Mitre 10 to celebrate 65 years of takahē with prize
Mitre 10 to celebrate 65 years of takahē with prize for four to Te Anau
Mitre 10 is offering the chance to meet one of New Zealand’s rarest native birds with an ultimate Te Anau takahē experience in its home habitat of Burwood Bush and the Murchison Mountains.
To celebrate 65 years since the takahē - a flightless bird native to New Zealand once thought to be extinct - was re-discovered, Mitre 10 is giving a lucky winner and three of their closest friends the opportunity to head to Fiordland for the trip of a lifetime.
Mitre 10 is providing return airfares to Queenstown, along with four nights accommodation in Te Anau, car hire, a Te Anau glow worm cave cruise, Ata Whenua movie screening in Fiordland, as well as the extraordinary tours with Department of Conservation (DOC) experts, where the winner and group will arrive in at the Murchison Mountains by helicopter.
Mitre 10’s General Manager Marketing, Dave Elliott, says it’s a brilliant opportunity for the winner. “This is an opportunity to show people where these amazing birds live, and also how they live. You just can’t buy that, and we’re really proud to be a part of the Takahē Recovery Programme, working with DOC to ensure the takahē get the exposure they deserve.”
The takahē remain critically endangered – only the kakapo is rarer - and although rediscovered in 1948, only 260 birds remain with the next step being extinction. Mitre 10 is ensuring that doesn’t happen, partnering with DOC since 2005 to save the species. Mitre 10’s support of the Takahē Recovery Programme has helped upgrade and build new breeding units and safe homes for the takahē, as well as transferring the takahē to offshore islands, where the birds are kept safe from predators so they’re able to breed and increase their numbers.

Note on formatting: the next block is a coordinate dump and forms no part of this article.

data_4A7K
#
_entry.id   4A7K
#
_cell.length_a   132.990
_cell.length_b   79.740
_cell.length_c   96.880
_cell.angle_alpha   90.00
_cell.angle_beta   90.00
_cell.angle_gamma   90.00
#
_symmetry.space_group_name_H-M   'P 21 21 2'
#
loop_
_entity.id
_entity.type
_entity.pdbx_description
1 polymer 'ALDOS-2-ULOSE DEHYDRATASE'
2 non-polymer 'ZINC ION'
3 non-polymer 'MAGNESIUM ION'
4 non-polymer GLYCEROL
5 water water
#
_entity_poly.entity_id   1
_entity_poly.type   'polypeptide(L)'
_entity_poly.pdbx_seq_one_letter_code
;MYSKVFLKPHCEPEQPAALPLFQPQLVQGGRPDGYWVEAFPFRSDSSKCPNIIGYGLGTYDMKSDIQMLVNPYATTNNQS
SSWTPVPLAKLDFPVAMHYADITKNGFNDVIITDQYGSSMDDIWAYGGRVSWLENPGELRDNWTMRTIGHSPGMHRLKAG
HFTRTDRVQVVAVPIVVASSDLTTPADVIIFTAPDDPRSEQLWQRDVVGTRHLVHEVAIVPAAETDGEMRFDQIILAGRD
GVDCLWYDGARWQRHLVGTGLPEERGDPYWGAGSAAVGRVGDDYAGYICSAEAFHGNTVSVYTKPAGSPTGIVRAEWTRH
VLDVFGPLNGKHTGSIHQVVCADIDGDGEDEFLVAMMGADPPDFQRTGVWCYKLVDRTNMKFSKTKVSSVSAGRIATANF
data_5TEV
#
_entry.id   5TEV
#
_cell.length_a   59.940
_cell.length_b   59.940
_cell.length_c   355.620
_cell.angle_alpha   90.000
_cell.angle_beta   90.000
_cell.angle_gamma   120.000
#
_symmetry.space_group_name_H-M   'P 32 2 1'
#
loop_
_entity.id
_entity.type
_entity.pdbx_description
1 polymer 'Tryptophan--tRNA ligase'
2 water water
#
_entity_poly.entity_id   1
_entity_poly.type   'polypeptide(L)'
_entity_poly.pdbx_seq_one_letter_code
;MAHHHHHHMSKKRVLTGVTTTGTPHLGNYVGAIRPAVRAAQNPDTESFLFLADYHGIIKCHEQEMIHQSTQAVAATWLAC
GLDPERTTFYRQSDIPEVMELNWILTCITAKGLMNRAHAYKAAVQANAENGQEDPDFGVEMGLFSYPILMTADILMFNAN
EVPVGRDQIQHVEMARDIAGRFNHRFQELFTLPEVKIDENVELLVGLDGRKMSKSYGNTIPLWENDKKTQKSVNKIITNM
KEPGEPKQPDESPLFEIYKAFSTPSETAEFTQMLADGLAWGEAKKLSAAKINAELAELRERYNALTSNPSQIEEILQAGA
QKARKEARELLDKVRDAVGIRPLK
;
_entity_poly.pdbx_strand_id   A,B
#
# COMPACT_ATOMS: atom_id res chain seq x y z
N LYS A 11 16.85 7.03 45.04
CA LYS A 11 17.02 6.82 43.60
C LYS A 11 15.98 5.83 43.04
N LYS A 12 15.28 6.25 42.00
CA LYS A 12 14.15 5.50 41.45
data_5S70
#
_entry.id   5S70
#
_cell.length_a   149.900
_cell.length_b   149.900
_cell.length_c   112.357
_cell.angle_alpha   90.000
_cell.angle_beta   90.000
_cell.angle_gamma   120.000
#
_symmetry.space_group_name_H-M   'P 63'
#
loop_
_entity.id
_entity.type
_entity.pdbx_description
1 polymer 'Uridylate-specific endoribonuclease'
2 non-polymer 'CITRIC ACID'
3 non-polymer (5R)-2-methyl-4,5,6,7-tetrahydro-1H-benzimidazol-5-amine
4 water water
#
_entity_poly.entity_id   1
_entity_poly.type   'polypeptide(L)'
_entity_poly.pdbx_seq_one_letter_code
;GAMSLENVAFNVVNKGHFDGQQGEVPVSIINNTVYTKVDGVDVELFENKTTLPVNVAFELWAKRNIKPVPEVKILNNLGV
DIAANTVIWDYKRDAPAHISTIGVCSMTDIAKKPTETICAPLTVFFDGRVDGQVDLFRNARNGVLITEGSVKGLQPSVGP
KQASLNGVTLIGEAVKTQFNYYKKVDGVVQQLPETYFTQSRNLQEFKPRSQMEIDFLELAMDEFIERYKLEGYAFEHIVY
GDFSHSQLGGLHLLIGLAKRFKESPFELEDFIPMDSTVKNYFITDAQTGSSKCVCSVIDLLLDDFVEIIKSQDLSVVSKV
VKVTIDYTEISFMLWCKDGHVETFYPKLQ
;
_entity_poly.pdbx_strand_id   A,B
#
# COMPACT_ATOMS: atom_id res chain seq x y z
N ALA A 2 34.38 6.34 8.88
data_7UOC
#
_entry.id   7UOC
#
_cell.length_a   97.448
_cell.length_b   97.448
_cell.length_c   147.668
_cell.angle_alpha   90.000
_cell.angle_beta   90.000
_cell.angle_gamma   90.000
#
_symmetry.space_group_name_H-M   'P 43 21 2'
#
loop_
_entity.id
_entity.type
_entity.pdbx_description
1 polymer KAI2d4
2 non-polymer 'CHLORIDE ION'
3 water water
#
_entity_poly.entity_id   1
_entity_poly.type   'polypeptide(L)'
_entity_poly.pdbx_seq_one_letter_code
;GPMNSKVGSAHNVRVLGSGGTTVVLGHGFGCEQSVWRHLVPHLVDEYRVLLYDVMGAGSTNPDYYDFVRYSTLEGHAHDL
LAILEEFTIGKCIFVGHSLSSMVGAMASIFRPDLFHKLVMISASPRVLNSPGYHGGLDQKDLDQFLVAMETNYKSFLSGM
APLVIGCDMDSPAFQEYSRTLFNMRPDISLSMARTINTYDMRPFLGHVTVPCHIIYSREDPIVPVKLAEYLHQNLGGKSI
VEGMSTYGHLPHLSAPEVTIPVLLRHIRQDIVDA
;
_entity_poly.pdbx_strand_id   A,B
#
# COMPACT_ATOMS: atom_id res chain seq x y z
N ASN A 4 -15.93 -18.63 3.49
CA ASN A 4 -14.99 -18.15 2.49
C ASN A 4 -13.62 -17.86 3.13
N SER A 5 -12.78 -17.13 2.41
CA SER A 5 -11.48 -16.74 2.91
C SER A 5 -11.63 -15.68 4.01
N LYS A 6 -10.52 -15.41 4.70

The takahē was recently introduced to Auckland Zoo, enabling Aucklanders to see the takahē for the first time since they were rediscovered in 1948. However, it’s another step for your average Kiwi to view one in its natural habitat in the Murchison Mountains where it was found 65 years ago.
Mr Elliott said that competitions like this will increase awareness of the takahē to everyday New Zealanders. “The takahē is one of New Zealand’s rarest birds, and it often slips under the radar, but they are an iconic bird to this country, and we’d really like to celebrate that by taking a group to Te Anau.”
“The DOC guides will be there, and they’ll take the winner to the rearing unit, visit the breeding pen, and also give a guided walk through the top pen. The helicopter will enable the winner access to the Murchison Mountains for a full day with the takahē ranger. It’s definitely going to be the experience of a lifetime,” says Mr Elliott.
The competition starts on Friday 1 November 2013. The competition will run online at the Mitre 10 Takahē Rescue Facebook page, closing on 27 November 2013. The winner will be drawn on 29 November 2013. In addition to the main prize are also 65 runner-up prizes, with each runner-up winning a takahē goodie pack.